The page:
There are eight Indigenous Peoples in Costa Rica: the Huetar, Maleku, Bribri, Cabécar, Brunka, Ngäbe, Bröran and Chorotega, and they represent 2.4% of the total population. According to the 2010 National Census, a little over 100,000 people thus self-identify as Indigenous.
Indigenous peoples in Costa Rica
Costa Rica has 24 indigenous territories inhabited by eight different peoples. Although Costa Rica has adopted the UN Declaration on the Rights of Indigenous Peoples and ratified ILO Convention 169, rights to land and self-determination is still a struggle for the country’s indigenous population.
Although the 1977 Indigenous Law recognises the traditional indigenous organisations, the concept of Integral Development Associations (ADIs) has been imposed on them and is completely alien to the indigenous peoples’ traditional power structures. The ADIs depend on the supervision, approval and willingness of the National Department for Community Development, a state body that does not have the capacity to understand cultural diversity, indigenous rights, differences between peoples and territories or an intercultural approach.
Indigenous peoples in Costa Rica
The indigenous peoples of Costa Rica make up 2% of the total population. According to the 2010 census, around 100,000 people self-recognise as indigenous.
Costa Rica’s 24 indigenous territories account for some 6.7% of the national territory, and eight different peoples live in them. Seven of these indigenous peoples are of Chibchense origin, that is the Huetar, the Maleku, the Bribri, the Cabécar, the Brunca, the Ngöbe, and the Teribe. The eight peoples are of Meso-American origin, the Chorotega, who live in Matambú.
Main challenges for Costa Rica’s indigenous peoples
Indigenous territorial rights are constantly violated in the country and more than half the area of some territories are occupied by non-indigenous settlers. In Costa Rica, the indigenous lands have been titled without a prior process of regularisation, and the state hasn't taken any action to rectify the current situation.
The issue of indigenous rights in Costa Rica and, in particular, the rights to land and self-determination, is facing fierce resistance from those who hold political and economic power. Although concrete progress was made in 2016 in terms of the government’s consultation of indigenous peoples and the precautionary measures granted by the Inter-American Commission on Human Rights (IACHR) were fulfilled, the indigenous rights agenda continues to suffer delays.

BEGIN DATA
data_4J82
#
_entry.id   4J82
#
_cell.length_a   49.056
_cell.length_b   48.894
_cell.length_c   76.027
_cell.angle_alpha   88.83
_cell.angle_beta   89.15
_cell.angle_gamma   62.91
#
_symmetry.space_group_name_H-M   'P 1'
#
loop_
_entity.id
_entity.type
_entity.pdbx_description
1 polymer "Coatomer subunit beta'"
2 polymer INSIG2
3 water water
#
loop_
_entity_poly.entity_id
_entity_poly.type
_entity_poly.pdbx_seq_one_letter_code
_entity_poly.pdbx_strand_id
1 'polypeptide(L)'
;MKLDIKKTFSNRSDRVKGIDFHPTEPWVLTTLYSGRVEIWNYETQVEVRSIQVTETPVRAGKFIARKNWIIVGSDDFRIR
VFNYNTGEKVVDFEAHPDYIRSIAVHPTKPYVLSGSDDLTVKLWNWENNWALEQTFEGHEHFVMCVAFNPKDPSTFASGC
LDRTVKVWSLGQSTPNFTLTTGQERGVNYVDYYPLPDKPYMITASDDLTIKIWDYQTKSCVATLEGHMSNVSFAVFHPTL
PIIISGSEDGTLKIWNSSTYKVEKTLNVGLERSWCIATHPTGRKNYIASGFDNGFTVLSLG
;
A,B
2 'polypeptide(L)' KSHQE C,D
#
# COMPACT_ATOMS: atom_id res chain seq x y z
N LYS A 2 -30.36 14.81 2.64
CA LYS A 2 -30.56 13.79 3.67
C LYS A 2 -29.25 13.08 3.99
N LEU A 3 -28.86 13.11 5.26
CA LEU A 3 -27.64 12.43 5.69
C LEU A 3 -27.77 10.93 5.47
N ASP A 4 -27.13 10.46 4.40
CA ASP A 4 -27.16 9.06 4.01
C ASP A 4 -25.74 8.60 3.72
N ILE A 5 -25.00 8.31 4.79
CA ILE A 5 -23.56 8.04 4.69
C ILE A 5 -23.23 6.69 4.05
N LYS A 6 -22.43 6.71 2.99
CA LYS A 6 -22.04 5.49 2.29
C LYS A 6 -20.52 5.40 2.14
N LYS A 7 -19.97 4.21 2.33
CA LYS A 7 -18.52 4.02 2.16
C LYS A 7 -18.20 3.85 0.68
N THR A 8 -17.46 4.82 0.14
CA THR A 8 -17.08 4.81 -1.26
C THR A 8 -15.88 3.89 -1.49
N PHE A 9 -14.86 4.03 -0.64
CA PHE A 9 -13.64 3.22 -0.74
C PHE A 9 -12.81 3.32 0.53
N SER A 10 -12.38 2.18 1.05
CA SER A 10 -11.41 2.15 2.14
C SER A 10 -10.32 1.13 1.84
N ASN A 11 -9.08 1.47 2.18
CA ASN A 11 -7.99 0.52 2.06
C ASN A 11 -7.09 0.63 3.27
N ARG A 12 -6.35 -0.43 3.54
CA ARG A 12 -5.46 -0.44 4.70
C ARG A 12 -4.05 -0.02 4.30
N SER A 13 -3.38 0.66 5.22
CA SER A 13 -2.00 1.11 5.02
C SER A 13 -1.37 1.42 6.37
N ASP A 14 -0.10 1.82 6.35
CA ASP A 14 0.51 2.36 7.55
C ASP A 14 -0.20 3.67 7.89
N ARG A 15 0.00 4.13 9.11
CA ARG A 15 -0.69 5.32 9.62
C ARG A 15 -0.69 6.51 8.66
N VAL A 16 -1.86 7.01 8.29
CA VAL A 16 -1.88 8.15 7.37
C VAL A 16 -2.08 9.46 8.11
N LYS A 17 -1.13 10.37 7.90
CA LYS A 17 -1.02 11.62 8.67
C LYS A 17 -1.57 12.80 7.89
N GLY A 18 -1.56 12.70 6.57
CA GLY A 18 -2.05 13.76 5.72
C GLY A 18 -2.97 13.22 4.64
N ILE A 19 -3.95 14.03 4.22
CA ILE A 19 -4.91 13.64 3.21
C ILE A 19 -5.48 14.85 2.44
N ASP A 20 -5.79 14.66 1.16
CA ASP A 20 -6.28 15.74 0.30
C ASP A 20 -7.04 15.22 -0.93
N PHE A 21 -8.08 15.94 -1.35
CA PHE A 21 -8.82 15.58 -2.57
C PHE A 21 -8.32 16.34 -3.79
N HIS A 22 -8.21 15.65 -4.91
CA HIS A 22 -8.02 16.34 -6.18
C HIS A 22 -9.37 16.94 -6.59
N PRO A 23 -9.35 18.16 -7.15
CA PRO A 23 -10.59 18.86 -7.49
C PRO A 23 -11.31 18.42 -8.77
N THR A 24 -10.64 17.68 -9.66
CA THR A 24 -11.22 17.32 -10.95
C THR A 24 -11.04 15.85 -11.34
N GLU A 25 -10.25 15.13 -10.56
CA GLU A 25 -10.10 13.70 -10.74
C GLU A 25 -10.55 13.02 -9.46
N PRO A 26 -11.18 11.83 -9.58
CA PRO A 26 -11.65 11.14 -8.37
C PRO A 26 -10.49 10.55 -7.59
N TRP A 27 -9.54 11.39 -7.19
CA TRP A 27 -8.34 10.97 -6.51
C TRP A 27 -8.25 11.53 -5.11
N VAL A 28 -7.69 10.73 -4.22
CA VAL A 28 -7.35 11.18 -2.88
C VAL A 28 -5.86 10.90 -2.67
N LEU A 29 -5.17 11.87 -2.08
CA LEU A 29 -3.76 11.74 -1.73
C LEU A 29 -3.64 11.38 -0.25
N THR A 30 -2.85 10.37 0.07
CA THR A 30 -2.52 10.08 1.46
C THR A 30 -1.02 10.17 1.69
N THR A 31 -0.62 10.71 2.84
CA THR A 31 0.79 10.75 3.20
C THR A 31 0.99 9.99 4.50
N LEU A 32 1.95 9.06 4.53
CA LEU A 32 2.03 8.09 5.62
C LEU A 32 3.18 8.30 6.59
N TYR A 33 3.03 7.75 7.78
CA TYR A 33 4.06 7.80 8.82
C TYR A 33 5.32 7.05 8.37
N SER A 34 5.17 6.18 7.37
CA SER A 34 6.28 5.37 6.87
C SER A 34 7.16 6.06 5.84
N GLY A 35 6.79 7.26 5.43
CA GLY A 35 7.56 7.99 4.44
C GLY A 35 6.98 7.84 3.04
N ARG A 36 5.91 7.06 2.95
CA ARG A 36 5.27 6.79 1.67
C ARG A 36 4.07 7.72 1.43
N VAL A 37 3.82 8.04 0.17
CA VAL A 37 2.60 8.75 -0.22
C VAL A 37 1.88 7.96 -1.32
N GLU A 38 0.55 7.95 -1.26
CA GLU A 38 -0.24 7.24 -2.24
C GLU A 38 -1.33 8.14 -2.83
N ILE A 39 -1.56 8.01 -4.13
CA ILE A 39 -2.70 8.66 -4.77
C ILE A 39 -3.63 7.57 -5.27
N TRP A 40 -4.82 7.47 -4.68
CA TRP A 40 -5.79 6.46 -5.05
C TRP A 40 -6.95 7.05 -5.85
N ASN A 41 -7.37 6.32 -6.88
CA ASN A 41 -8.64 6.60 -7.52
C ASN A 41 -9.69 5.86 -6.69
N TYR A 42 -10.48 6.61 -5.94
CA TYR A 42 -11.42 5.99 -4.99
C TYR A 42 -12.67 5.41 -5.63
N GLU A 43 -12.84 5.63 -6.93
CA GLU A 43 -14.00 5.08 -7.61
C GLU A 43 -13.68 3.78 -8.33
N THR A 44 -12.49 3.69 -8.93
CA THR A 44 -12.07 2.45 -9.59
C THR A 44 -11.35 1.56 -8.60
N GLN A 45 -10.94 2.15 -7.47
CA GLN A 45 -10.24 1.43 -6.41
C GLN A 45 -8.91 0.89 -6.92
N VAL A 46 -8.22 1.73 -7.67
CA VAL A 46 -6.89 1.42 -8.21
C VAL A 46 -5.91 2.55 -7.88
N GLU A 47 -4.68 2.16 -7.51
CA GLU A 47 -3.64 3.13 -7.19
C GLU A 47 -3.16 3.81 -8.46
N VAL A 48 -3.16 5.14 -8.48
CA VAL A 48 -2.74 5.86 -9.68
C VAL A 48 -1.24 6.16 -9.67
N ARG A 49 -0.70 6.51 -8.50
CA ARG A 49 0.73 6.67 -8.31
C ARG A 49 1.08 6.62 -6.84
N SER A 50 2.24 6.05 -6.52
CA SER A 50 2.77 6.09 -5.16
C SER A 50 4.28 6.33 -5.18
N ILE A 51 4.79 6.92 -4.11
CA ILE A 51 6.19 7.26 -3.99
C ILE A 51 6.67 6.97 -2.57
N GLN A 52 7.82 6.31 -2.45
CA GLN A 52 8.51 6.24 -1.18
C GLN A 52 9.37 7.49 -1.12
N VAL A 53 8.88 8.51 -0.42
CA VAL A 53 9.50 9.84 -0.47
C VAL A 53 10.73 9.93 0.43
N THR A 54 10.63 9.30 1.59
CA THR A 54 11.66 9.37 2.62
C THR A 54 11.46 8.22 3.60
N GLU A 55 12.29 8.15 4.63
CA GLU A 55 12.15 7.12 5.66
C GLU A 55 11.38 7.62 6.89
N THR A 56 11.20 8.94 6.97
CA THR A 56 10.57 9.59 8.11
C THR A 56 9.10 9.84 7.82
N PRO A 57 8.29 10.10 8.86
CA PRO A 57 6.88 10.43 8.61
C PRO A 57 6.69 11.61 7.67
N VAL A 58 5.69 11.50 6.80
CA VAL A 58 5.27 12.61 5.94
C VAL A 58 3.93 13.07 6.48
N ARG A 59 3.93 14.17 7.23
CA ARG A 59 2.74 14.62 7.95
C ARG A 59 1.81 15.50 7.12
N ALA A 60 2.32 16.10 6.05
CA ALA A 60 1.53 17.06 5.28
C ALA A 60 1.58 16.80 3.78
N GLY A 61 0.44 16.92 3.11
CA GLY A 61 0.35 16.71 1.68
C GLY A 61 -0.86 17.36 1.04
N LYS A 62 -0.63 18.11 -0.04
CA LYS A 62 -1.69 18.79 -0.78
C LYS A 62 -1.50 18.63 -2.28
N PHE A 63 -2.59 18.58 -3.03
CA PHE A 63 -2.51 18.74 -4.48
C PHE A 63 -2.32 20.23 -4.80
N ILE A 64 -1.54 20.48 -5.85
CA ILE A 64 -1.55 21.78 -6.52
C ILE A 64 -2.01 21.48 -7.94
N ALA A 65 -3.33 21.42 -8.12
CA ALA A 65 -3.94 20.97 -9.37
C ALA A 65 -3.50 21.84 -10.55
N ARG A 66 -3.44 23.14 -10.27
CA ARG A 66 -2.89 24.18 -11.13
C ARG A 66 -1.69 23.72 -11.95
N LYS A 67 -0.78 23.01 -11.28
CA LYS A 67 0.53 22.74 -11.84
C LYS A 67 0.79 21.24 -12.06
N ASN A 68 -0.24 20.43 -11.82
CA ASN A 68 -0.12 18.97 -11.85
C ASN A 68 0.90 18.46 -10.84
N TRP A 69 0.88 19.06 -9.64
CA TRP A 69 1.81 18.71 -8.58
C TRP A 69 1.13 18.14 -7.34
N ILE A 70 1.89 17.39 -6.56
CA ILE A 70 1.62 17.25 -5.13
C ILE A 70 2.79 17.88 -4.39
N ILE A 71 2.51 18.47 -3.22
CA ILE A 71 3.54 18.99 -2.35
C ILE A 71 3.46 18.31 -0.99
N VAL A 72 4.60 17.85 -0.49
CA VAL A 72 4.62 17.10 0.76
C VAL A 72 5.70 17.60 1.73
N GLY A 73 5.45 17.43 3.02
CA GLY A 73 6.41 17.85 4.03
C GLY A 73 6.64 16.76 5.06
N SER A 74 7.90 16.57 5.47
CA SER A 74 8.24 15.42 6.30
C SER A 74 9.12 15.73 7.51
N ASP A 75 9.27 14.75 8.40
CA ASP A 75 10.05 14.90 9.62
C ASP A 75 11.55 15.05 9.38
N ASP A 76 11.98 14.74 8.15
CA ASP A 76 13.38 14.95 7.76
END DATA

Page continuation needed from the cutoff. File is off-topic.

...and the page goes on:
This relates particularly to Congress’s consideration of the Law on Indigenous Peoples’ Autonomous Development, which, two decades on, has still not been discussed. The lack of discussion of the law is mainly due to strong racist resistance and opposition from the private sector, which considers the right to self-determination and self-management of indigenous territories to be a risk to extractive investments. Additionally, the national policy for a Society Free from Racism, Racial Discrimination and Xenophobia (2014-2025), which should have commenced in 2015, is still awaiting implementation.
Indigenous peoples’ right to self-determination continues to be denied by the state. The draft bill of a law on indigenous peoples’ autonomous development has still not been discussed in the Congress, despite being submitted more than two decades ago.
Potential progress for Costa Rica’s indigenous peoples
The process of an indigenous consultation mechanism began in 2016 and has experienced significant progress during 2017. Workshops, regional assemblies and national meetings were held with the indigenous territories to discuss the consultation procedure. At the end of 2017, together with a technical team from the Ministry of the Presidency, an Indigenous Drafting Commission reviewed the results of the process and produced a final draft for discussion in February 2018.
Since 2014, the University of Costa Ria has been carrying out an institutional plan to promote and ensure the admission of students from indigenous communities from around the country. This plan also seeks that new indigenous students remain in the university. In 2017, the university was involved in mentoring around 400 indigenous students in high school. Moreover, the institution saw 32 new indigenous students coming from all different territories in the country.
ONU: Consultation required prior to any decision to advance with the Diquis hydroelectric project in Costa Rica
The UN Special Rapporteur on the Rights of Indigenous Peoples, James Anaya, undertook a visit to Costa Rica from 24-27 April 2011 to discuss the situation of indigenous peoples, in particular the Térraba people, affected by the Diquís hydroelectric project. At the end of his four-day visit, the Special Rapporteur noted that "All parties agree that it is necessary to initiate a consultation process that complies with relevant international standards before the hydroelectric project Diquis can move forward."
Eight distinct indigenous peoples inhabit the country. Seven of them are of Chibchense origin: Huetar in Quitirrisí and Zapatón; Maleku in Guatuso; Bribri in Salitre, Cabagra, Talamanca Bribri and Këköldi; Cabécar in Upper Chirripó, Tayni, Talamanca Cabécar, Telire and China Kichá, Lower Chirripó, Nairi Awari and Ujarrás; Brunca in Boruca, and Curré; Ngöbe in Abrojos Montezuma, Coto Brus, Conte Burica, Altos de San Antonio and Osa; Teribe in Térraba and one of Meso-American origin (Chorotega in Matambú).